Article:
About two years ago the term Hyper Converged infrastructure was not common in most discussions around that IT water cooler. Now it seems like this is all that people are talking about. Hyper Converged has skyrocketed onto the Gartner Magic quadrant and customers are buying it faster than vendors can build it. Let’s take a step back and have a look at this video from Microsoft Product Manager Cosmos Darwin. In less than 5 minutes he will explain what Hyper Converged Infrastructure is.

Ok so here is how I normally explain it to people. In traditional converged infrastructure, there are 3 common tiers:

  1. Network
  2. Compute
  3. Storage

Each are distinctly disjointed and in this is the model that we have trusted major vendors such as Dell/EMC, HPE, and IBM to build us for years. The problem was that it boxed out smaller OEM Vendors from the storage game. Honestly those big three ruled the modern data center’s for years. Now what has started happening is a trend of customers wanting to reduce the complexity of their infrastructure by collapsing two of the above layers. So if we take layer 2 and layer 3 (compute and storage) and collapse them we get Hyper Converged. That seems pretty simple right.

Hyper Converged has been ignited in the industry by the leader Nutanix who as recently gone public with their IPO in September. They have paved the way for so many other vendors that area looking to steal the Converged Storage & Compute infrastructure away from the household brands. For all of my friends that work at Nutanix thank you as you and your company has done a wonderful job as an early innovator and leader in this space. However, Nutanix had better stay on the A Game as there is a new series of contenders that has thrown their hat into the ring this fall. Most notably is software giant Microsoft, who has back ported much of their knowledge, investment, and intellectual property into their new flagship Operating System Windows Server 2016 with a feature called Storage Spaces Direct or S2D. This new operating system actually gives customers the ability to build their own Hyper Converged infrastructure for free. Not only have they given it away for free they have also introduced a hardware hardening process to ensure quality and consistent customer experiences.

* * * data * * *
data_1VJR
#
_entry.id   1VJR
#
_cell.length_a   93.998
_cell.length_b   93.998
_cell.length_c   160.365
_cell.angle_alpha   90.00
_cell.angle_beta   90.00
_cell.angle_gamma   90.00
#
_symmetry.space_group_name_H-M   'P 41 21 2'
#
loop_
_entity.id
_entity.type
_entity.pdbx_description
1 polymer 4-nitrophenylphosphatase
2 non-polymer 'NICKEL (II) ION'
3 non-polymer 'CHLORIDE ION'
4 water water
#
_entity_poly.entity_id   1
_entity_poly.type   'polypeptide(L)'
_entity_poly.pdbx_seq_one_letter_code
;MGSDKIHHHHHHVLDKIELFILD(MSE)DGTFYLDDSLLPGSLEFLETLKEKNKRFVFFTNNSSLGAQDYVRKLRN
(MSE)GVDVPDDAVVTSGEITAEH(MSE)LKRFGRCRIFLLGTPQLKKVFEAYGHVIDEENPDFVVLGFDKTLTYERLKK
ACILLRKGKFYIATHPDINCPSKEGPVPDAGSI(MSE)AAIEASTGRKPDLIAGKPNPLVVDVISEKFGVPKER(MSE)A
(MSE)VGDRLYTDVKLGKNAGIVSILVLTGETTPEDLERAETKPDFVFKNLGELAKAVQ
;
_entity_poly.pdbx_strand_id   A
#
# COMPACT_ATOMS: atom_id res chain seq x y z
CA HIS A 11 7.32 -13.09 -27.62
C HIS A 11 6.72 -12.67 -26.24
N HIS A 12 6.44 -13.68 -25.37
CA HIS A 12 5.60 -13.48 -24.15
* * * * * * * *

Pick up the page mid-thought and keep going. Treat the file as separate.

For us in the MVP Community having Microsoft jump into the game has been incredible news as this now gives all of us a platform to work with that is completely supported 100 % by the vendor we love and trust. To that extent I have joined up with other Microsoft MVP’s and Future MVP’s to form a community alliance called Project Codename “Data_Raft”. Our vision is that everyone should have access to this Hyper Converged infrastructure and we will help the community by providing designs and architectural guidance. So far we have over 8 Microsoft MVP’s signed up and many more are extremely interested. The uptake of this project we have incubated has been so incredible that we already have a long lineup of customers that are scheduling calls with us to come in and talk to them about what Microsoft can do for them in this space.

The economics of free is making sense for a lot of customers, especially in light of the current economic conditions in my home province of Alberta. Gone are the days where the IT Department can just stroke a cheque for 1 million dollars for a new V-Block from VMware. Now with these new DIY hardened configurations from Microsoft you can likely come in at 1/10 of that cost and have faster storage, better compute, and a solution that is completely supported by Microsoft.